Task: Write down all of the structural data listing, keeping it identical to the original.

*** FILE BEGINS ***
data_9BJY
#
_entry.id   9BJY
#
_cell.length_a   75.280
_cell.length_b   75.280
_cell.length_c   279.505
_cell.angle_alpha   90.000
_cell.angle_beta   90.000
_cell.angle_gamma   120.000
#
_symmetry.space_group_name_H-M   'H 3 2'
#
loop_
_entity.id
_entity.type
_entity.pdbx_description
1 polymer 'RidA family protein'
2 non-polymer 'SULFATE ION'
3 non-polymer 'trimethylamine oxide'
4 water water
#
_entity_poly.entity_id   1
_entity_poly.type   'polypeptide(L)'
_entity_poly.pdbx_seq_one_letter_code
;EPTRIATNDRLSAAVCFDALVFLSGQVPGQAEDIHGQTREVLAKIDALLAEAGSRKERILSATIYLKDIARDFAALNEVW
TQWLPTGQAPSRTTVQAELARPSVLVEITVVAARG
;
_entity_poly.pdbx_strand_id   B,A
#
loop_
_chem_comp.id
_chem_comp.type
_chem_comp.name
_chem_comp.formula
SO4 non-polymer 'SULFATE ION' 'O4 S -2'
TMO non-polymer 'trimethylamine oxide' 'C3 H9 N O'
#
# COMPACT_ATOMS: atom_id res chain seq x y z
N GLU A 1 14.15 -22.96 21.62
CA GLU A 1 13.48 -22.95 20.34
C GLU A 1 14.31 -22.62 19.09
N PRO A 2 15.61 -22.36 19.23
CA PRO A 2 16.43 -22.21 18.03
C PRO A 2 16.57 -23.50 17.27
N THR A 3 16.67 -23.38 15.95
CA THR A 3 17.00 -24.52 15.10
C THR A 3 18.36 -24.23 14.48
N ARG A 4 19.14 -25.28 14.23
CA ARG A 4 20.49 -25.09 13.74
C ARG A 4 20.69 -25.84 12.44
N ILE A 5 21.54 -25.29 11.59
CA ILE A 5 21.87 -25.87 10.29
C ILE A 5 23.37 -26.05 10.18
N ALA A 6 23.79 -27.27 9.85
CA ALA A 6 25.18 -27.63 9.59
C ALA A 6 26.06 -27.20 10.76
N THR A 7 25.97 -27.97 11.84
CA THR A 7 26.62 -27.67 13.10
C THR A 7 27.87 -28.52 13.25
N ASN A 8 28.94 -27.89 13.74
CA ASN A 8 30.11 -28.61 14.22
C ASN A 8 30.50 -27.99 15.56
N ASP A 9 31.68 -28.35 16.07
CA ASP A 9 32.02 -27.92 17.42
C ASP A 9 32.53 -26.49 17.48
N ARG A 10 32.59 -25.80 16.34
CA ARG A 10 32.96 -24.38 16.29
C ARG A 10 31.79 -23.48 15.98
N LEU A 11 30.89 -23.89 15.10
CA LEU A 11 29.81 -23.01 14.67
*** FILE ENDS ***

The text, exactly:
data_9BJY
#
_entry.id   9BJY
#
_cell.length_a   75.280
_cell.length_b   75.280
_cell.length_c   279.505
_cell.angle_alpha   90.000
_cell.angle_beta   90.000
_cell.angle_gamma   120.000
#
_symmetry.space_group_name_H-M   'H 3 2'
#
loop_
_entity.id
_entity.type
_entity.pdbx_description
1 polymer 'RidA family protein'
2 non-polymer 'SULFATE ION'
3 non-polymer 'trimethylamine oxide'
4 water water
#
_entity_poly.entity_id   1
_entity_poly.type   'polypeptide(L)'
_entity_poly.pdbx_seq_one_letter_code
;EPTRIATNDRLSAAVCFDALVFLSGQVPGQAEDIHGQTREVLAKIDALLAEAGSRKERILSATIYLKDIARDFAALNEVW
TQWLPTGQAPSRTTVQAELARPSVLVEITVVAARG
;
_entity_poly.pdbx_strand_id   B,A
#
loop_
_chem_comp.id
_chem_comp.type
_chem_comp.name
_chem_comp.formula
SO4 non-polymer 'SULFATE ION' 'O4 S -2'
TMO non-polymer 'trimethylamine oxide' 'C3 H9 N O'
#
# COMPACT_ATOMS: atom_id res chain seq x y z
N GLU A 1 14.15 -22.96 21.62
CA GLU A 1 13.48 -22.95 20.34
C GLU A 1 14.31 -22.62 19.09
N PRO A 2 15.61 -22.36 19.23
CA PRO A 2 16.43 -22.21 18.03
C PRO A 2 16.57 -23.50 17.27
N THR A 3 16.67 -23.38 15.95
CA THR A 3 17.00 -24.52 15.10
C THR A 3 18.36 -24.23 14.48
N ARG A 4 19.14 -25.28 14.23
CA ARG A 4 20.49 -25.09 13.74
C ARG A 4 20.69 -25.84 12.44
N ILE A 5 21.54 -25.29 11.59
CA ILE A 5 21.87 -25.87 10.29
C ILE A 5 23.37 -26.05 10.18
N ALA A 6 23.79 -27.27 9.85
CA ALA A 6 25.18 -27.63 9.59
C ALA A 6 26.06 -27.20 10.76
N THR A 7 25.97 -27.97 11.84
CA THR A 7 26.62 -27.67 13.10
C THR A 7 27.87 -28.52 13.25
N ASN A 8 28.94 -27.89 13.74
CA ASN A 8 30.11 -28.61 14.22
C ASN A 8 30.50 -27.99 15.56
N ASP A 9 31.68 -28.35 16.07
CA ASP A 9 32.02 -27.92 17.42
C ASP A 9 32.53 -26.49 17.48
N ARG A 10 32.59 -25.80 16.34
CA ARG A 10 32.96 -24.38 16.29
C ARG A 10 31.79 -23.48 15.98
N LEU A 11 30.89 -23.89 15.10
CA LEU A 11 29.81 -23.01 14.67